Planning my holiday in South Korea was surprisingly challenging due to a dearth of reference materials in English.

In fact, it was easier to plan trips to Eastern Europe or even countries like Nepal or Myanmar. To confound the problem, the information provided by the Korea Tourism Organisation website was sometimes rather sketchy. My first impression was that tourism is not taken seriously in South Korea.

However, that perception changed the moment I arrived at the Incheon International Airport. At the passport control counter, I was pleasantly surprised to hear a pre-recorded voice instructing me in Bahasa Malaysia to place my index fingers on the panel for fingerprinting!

And when we were trying to figure out how to recharge our T-Money cards (similar to the Touch N’ Go cards in Malaysia) at the recharging machine, an attendant came to our assistance, speaking in Mandarin.

Mandarin is more widely spoken than English in big cities around South Korea. In popular tourist spots in Seoul like Myeongdong and Insadong, there were multi-lingual “free-floating guides” wearing red or yellow vests to assist tourists.

The highlight of our vacation was Yongpyong Ski Resort, which will host the Alpine Skiing event in the upcoming Pyeongchang 2018 Winter Olympics. We took the public express bus from Dong Seoul Bus Station to Hoenggye Bus Terminal near the resort. The fare was KRW14,500 (RM56) for a two-hour journey and there is a departure every 35 minutes.

The ski resort, located 215km from Seoul, was opened in 1975 and is the largest ski and snowboard resort in the country. Some scenes of famous K-drama Winter Sonata were filmed here.

The hotel we stayed in – Yongpyong Resort Dragon Valley Hotel – was at a very convenient location as it was near the ski slopes and next to the Dragon Plaza that houses restaurants, cafes, shops and the gondola station. Surprisingly, the price of meals at restaurants and snacks in the convenience stores were more or less the same as those in Seoul.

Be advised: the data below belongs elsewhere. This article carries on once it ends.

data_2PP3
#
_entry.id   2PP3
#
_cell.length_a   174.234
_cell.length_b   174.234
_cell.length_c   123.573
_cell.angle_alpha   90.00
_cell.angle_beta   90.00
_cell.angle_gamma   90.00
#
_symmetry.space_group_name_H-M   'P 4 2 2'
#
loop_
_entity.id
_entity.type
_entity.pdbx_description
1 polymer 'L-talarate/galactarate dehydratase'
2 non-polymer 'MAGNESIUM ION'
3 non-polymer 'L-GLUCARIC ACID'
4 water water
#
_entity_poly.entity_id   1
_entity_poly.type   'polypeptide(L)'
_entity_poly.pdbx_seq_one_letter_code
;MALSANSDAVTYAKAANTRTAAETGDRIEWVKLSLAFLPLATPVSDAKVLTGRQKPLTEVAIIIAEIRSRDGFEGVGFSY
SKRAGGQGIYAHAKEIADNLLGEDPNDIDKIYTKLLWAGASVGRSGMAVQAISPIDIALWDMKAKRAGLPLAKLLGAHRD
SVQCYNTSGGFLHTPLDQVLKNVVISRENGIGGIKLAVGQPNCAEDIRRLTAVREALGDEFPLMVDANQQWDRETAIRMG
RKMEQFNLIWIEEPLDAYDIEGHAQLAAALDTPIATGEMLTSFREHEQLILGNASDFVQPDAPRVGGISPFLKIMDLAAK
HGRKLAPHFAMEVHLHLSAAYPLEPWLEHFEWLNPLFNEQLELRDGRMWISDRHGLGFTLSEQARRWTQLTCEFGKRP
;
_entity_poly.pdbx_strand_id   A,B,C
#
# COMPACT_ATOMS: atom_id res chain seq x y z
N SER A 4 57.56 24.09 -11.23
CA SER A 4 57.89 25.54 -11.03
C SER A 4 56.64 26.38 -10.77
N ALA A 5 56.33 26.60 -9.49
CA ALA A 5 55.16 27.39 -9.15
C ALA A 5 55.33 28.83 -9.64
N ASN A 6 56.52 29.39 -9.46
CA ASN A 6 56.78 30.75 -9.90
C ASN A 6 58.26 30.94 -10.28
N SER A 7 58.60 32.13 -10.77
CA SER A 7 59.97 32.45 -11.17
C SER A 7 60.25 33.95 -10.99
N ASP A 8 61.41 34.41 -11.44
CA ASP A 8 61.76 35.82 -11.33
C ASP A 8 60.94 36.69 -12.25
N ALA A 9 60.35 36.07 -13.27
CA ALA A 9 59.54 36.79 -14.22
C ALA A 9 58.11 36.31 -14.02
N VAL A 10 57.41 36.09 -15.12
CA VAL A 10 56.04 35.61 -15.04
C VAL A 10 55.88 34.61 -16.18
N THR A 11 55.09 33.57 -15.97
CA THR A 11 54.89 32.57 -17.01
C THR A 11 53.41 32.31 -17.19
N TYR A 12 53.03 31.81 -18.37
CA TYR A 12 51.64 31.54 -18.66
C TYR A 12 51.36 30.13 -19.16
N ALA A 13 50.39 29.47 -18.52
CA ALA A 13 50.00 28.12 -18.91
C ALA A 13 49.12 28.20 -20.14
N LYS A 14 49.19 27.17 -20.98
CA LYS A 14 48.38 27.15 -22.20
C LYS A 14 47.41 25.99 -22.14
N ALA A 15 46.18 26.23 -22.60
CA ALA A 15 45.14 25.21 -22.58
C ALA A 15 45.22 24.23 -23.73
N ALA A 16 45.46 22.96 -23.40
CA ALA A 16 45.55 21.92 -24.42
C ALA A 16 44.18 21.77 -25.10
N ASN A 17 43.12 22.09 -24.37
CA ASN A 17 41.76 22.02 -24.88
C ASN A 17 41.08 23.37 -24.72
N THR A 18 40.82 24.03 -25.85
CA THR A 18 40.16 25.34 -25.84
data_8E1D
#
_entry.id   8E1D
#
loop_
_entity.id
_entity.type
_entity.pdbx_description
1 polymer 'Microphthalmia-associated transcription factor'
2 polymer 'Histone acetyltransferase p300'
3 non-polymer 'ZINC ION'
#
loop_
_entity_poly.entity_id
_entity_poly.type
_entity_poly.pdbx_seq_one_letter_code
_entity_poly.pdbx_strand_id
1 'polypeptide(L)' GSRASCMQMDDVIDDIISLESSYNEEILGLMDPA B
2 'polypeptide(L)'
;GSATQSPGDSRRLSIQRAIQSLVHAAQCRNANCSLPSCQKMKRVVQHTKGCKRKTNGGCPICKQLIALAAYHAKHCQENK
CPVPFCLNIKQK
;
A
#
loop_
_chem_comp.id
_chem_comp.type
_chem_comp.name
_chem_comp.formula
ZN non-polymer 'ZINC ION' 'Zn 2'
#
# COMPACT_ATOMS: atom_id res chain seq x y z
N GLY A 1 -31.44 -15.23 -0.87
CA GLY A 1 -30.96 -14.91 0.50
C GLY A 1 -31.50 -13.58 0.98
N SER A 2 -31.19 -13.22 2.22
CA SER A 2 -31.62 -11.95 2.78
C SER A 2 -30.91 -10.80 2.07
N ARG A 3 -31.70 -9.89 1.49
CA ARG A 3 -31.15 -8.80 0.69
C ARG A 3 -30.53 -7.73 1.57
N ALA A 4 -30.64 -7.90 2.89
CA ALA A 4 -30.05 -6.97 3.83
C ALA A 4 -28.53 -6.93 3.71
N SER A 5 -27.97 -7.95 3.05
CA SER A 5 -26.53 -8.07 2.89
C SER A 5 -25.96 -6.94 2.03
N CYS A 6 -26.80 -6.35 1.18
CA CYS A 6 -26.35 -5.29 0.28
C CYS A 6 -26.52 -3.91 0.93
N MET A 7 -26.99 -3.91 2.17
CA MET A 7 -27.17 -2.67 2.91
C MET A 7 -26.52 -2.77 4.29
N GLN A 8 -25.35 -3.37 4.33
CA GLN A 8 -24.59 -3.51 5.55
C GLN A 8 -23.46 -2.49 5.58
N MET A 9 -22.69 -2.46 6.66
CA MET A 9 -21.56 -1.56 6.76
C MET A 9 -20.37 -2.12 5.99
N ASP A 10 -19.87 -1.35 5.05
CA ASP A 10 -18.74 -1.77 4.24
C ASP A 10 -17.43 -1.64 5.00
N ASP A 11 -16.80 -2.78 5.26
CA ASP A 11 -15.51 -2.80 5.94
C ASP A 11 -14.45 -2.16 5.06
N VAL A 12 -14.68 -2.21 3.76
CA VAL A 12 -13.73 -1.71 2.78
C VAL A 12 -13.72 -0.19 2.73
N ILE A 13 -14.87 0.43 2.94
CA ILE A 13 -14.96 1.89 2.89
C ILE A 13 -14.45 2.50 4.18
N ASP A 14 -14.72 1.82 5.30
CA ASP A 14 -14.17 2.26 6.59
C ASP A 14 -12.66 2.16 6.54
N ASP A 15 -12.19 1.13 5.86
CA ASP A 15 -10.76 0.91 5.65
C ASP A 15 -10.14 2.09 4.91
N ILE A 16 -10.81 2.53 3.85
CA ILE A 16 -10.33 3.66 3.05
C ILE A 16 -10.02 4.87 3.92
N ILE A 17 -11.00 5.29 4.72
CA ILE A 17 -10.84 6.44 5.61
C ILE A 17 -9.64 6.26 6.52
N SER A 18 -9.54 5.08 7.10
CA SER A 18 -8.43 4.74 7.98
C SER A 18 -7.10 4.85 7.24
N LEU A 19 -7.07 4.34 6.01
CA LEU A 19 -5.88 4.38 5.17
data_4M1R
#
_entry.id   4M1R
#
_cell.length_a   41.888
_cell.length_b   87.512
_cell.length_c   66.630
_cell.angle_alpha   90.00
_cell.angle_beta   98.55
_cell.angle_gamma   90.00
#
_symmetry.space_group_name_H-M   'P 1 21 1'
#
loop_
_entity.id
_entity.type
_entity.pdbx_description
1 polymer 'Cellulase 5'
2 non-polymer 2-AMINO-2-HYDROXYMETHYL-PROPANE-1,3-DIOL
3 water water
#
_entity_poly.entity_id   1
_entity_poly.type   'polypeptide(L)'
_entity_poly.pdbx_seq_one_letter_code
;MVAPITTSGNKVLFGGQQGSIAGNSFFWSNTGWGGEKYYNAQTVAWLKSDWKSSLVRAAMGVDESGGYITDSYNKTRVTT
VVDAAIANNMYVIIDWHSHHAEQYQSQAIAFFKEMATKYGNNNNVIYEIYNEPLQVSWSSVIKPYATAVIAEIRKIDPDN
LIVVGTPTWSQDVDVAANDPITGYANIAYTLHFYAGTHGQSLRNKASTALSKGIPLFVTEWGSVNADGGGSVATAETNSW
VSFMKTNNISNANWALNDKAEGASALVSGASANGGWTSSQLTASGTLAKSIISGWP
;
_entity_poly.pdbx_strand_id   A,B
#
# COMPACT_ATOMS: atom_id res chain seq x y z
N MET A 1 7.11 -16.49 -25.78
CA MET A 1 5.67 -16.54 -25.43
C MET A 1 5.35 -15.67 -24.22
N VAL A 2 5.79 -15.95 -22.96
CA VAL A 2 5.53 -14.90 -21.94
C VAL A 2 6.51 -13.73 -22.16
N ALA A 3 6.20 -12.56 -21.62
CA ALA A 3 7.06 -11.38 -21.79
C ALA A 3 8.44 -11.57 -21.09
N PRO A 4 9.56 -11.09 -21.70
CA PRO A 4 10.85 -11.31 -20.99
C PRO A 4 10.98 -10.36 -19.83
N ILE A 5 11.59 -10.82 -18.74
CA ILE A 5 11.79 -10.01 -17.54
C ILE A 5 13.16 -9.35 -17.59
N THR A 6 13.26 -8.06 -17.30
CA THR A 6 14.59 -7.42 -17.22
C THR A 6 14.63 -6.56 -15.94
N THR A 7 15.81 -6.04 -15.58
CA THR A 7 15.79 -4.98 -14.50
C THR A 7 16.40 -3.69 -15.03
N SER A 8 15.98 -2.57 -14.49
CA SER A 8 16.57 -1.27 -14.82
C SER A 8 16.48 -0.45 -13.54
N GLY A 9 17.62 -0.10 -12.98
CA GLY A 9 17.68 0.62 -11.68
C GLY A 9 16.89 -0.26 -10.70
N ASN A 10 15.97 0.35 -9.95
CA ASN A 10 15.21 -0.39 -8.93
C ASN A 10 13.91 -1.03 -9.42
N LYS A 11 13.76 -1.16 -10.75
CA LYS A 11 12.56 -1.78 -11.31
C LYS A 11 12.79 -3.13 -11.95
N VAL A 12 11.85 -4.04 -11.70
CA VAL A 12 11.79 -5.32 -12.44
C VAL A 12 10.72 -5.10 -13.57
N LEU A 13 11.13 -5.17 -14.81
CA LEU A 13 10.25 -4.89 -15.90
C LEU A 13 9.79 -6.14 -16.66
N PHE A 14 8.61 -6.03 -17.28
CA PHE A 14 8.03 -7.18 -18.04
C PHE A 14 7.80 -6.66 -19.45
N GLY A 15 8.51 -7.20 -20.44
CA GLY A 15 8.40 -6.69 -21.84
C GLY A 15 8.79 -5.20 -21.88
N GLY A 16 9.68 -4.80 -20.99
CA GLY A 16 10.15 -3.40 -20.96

In Seoul, we stayed at Acube Hotel, a new boutique hotel located in a quiet neighbourhood and within walking distance to Dongdaemun, a popular area for tourists and locals, too. We used the subway to get around the city as it was convenient.

We travelled out of the city to Nami Island (75 minutes by subway), which is also a must-visit for Winter Sonata fans. From Nami, we took a bus to the Garden Of Morning Calm for the Winter Night Illumination.

We went to Suwon, too, to see the UNESCO World Cultural Heritage Site of Hwaseong Fortress built in 1796.

Within Seoul, we visited Dongdaemun Design Plaza, Bukchon Hanok Village where hundreds of 600-year-old traditional houses are still standing, Insadong, the War Memorial of Korea, Myeongdong shopping streets, the N Seoul Tower and the Old and New City Hall.


It snowed on the day the writer visited Gyeongbukgung Palace.

The most memorable thing about our vacation was the Gyeongbokgung palace. It was Culture Day (takes place on the last Wednesday of every month) and admission fee to the palace was waived. To top it off, it began to snow when we arrived at the palace! It was the only day we experienced snowfall during our eight days in South Korea in late February.

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